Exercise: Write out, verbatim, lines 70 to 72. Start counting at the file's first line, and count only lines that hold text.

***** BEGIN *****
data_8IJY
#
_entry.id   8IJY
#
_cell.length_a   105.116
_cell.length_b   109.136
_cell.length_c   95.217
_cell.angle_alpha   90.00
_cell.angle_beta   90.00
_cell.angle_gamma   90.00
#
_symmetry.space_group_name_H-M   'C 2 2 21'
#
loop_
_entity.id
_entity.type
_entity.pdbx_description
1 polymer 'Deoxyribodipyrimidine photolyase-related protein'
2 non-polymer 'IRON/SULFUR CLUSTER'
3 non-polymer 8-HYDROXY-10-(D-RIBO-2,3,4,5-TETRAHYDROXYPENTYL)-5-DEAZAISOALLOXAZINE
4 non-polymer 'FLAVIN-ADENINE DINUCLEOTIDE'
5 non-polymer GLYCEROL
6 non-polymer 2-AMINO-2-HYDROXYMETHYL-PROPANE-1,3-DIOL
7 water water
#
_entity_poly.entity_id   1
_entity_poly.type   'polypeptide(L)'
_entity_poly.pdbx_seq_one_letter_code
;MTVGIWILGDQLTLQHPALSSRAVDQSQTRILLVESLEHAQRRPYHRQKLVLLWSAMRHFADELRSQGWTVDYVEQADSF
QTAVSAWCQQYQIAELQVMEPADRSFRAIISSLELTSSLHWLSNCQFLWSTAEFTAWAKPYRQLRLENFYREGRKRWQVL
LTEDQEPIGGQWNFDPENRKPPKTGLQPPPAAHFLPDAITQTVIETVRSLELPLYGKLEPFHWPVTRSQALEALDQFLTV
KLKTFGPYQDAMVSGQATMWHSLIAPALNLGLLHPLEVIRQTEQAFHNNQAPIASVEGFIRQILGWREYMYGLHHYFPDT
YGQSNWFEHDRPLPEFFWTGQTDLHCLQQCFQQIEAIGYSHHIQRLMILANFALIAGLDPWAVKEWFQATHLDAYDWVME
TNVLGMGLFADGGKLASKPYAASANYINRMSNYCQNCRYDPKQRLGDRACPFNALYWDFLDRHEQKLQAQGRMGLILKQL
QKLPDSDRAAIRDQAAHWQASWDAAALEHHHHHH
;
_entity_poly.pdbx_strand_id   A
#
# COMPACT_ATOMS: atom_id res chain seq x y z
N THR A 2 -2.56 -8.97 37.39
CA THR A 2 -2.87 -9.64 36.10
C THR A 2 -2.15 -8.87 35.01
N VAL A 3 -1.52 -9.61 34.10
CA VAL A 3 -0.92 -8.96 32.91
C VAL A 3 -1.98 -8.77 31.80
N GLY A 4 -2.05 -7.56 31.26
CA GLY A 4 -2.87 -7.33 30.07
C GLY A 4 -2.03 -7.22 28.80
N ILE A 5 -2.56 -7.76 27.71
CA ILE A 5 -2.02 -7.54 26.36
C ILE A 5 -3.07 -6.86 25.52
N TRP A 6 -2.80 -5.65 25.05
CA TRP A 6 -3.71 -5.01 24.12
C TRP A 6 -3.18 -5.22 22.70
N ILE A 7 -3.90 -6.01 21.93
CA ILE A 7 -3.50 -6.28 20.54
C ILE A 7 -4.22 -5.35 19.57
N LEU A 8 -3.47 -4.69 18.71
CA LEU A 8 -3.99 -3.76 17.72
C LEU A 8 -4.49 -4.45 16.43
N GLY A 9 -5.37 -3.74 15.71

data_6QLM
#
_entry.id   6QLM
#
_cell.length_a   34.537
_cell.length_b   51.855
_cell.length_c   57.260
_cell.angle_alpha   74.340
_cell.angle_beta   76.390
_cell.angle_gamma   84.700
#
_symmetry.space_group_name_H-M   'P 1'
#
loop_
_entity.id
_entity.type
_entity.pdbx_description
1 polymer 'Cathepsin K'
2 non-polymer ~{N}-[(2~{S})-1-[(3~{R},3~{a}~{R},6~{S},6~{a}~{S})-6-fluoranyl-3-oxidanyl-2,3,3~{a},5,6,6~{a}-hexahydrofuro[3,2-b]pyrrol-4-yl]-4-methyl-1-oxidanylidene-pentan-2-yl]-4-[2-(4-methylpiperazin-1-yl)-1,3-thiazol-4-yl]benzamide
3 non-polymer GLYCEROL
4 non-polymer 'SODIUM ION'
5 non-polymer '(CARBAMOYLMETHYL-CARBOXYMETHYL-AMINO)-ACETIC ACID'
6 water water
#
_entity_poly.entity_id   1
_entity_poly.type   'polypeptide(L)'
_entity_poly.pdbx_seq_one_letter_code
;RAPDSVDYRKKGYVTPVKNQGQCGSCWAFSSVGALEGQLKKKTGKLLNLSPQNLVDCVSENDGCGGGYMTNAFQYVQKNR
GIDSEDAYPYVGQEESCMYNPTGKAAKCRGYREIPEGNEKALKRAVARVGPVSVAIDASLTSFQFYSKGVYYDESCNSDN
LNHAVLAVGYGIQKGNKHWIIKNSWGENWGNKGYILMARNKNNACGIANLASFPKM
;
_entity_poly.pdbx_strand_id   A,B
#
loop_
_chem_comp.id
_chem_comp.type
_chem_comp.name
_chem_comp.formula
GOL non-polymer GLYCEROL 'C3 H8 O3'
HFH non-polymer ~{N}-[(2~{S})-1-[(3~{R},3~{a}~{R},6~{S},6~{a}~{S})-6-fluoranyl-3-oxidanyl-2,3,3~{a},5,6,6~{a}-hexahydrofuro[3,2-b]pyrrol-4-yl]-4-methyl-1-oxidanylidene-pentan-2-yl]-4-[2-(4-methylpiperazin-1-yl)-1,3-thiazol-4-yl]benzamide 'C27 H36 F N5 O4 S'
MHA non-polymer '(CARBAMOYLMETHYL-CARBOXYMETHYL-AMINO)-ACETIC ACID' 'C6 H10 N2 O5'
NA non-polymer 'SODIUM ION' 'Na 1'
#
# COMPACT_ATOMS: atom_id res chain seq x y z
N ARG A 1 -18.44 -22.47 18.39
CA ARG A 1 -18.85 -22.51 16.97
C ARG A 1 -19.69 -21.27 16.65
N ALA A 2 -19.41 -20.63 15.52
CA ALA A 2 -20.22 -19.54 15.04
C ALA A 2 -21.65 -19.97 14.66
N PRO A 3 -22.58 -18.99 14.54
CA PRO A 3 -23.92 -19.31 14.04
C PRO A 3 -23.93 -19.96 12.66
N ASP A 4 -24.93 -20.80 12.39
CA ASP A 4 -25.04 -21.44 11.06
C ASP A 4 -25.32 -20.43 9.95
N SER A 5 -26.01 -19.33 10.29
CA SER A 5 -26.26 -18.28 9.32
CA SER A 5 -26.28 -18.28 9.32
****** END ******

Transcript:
_cell.angle_beta   76.390
_cell.angle_gamma   84.700
#